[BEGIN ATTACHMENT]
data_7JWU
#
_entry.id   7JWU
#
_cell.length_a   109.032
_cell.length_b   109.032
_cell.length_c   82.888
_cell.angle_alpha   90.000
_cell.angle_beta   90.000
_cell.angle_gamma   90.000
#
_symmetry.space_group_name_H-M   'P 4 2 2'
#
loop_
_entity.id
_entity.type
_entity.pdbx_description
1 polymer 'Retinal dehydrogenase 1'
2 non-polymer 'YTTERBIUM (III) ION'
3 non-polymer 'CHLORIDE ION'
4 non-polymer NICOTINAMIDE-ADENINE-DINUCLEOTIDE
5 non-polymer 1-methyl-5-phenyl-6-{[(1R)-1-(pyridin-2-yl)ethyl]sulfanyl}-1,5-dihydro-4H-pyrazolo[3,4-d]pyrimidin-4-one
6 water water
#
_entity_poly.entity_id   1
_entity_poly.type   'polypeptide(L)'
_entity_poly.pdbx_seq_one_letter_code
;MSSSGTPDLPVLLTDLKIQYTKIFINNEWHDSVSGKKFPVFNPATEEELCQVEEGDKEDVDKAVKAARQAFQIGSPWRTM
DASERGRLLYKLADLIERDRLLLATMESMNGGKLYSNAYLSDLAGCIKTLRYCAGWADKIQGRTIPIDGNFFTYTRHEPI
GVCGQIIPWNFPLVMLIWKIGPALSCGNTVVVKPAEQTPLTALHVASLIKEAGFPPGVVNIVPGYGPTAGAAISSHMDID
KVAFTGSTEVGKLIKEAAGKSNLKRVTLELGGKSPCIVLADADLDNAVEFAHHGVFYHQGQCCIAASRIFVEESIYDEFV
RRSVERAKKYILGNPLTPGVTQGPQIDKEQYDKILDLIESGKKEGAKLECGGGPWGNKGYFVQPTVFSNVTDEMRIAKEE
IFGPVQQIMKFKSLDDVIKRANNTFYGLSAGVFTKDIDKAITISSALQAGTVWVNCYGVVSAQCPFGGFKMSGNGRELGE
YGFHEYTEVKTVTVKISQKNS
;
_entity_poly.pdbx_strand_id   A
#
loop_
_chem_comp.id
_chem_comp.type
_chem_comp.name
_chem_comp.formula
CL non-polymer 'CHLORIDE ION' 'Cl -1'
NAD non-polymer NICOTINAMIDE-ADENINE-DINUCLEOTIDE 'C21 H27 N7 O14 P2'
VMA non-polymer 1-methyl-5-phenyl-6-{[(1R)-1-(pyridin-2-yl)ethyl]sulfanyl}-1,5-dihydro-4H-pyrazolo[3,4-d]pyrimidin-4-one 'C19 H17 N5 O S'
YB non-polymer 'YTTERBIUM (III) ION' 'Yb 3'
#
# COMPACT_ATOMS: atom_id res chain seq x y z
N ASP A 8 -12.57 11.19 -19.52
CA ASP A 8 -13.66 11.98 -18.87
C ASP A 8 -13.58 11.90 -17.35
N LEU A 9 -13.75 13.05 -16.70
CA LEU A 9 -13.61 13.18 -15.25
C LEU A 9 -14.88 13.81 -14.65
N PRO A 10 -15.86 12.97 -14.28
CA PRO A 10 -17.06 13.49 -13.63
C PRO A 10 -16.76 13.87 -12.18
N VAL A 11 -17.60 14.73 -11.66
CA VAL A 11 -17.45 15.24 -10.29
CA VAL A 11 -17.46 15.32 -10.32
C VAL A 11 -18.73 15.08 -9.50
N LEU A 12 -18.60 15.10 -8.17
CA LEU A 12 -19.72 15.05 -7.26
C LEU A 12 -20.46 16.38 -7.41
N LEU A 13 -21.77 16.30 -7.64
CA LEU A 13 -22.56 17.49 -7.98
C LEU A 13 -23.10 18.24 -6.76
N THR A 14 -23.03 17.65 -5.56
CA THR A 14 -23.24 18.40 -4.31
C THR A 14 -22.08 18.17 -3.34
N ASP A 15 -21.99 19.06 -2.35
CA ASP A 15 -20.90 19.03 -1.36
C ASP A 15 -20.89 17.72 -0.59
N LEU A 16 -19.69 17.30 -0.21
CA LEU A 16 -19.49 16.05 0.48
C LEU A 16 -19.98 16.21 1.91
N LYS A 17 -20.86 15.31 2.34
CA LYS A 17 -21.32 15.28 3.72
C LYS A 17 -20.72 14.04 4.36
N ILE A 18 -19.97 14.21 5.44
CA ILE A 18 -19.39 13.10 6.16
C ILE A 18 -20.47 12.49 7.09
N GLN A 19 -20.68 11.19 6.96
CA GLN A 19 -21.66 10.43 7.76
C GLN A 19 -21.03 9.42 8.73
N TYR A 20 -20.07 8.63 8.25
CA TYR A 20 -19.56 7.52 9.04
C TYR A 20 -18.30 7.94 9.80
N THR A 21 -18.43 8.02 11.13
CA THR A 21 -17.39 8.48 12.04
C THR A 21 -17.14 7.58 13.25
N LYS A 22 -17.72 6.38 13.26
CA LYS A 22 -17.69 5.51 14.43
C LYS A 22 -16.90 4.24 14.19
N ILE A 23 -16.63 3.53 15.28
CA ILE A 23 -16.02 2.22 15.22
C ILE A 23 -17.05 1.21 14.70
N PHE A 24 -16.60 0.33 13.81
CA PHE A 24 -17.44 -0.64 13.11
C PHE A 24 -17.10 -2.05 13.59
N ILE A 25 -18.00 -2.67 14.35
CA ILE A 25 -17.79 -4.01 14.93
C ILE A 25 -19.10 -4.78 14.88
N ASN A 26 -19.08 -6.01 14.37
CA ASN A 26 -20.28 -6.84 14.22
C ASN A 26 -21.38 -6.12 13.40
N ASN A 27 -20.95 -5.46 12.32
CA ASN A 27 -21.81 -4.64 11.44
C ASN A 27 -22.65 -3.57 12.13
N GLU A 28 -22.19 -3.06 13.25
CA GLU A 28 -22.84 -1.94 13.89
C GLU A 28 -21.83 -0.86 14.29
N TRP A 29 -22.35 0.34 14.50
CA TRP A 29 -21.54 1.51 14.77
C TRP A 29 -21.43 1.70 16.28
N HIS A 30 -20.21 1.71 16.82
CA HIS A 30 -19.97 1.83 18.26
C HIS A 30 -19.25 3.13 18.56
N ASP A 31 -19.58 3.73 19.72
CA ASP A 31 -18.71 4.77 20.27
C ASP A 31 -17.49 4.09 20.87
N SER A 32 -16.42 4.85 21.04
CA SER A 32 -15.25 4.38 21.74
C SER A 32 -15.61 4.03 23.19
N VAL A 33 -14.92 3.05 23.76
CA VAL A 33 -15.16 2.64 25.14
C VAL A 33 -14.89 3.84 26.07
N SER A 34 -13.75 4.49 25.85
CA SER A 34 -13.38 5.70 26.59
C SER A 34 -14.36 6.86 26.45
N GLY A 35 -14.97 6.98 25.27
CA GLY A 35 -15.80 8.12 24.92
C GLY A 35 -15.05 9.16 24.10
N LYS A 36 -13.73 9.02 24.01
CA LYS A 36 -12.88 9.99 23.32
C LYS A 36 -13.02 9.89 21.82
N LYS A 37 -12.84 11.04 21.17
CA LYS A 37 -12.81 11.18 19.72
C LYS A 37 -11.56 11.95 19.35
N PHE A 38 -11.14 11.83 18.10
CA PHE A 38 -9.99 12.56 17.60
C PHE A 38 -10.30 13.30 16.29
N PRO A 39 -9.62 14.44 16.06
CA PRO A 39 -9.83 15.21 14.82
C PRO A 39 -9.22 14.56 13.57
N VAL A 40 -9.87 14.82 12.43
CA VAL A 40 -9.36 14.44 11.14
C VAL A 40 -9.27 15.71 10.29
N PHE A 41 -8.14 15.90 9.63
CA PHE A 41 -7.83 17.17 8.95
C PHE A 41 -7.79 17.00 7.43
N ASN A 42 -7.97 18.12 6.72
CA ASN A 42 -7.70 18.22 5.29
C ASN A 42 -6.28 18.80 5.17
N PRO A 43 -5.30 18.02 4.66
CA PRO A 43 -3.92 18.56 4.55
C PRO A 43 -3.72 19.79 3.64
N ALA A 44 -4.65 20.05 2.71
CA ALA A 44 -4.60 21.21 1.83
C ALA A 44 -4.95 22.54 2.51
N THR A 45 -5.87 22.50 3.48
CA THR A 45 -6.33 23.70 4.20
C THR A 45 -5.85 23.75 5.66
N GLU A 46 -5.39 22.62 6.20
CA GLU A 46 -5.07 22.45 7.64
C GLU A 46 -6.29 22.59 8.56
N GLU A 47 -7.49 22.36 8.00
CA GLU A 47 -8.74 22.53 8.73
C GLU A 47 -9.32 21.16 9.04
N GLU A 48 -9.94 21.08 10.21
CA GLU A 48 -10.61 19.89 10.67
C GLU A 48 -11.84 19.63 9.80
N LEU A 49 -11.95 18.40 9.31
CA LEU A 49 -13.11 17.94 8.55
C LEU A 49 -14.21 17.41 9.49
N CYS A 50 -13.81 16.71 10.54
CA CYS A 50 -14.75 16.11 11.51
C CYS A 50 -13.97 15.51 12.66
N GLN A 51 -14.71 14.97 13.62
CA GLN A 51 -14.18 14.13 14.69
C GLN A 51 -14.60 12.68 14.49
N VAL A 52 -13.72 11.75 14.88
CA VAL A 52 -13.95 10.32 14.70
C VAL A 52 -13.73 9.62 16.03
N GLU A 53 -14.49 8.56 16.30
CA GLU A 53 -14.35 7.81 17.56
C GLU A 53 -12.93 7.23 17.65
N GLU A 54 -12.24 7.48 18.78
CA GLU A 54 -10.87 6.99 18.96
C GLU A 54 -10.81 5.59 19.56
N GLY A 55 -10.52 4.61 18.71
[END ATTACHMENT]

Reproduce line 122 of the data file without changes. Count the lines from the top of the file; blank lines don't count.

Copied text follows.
N SER A 32 -16.42 4.85 21.04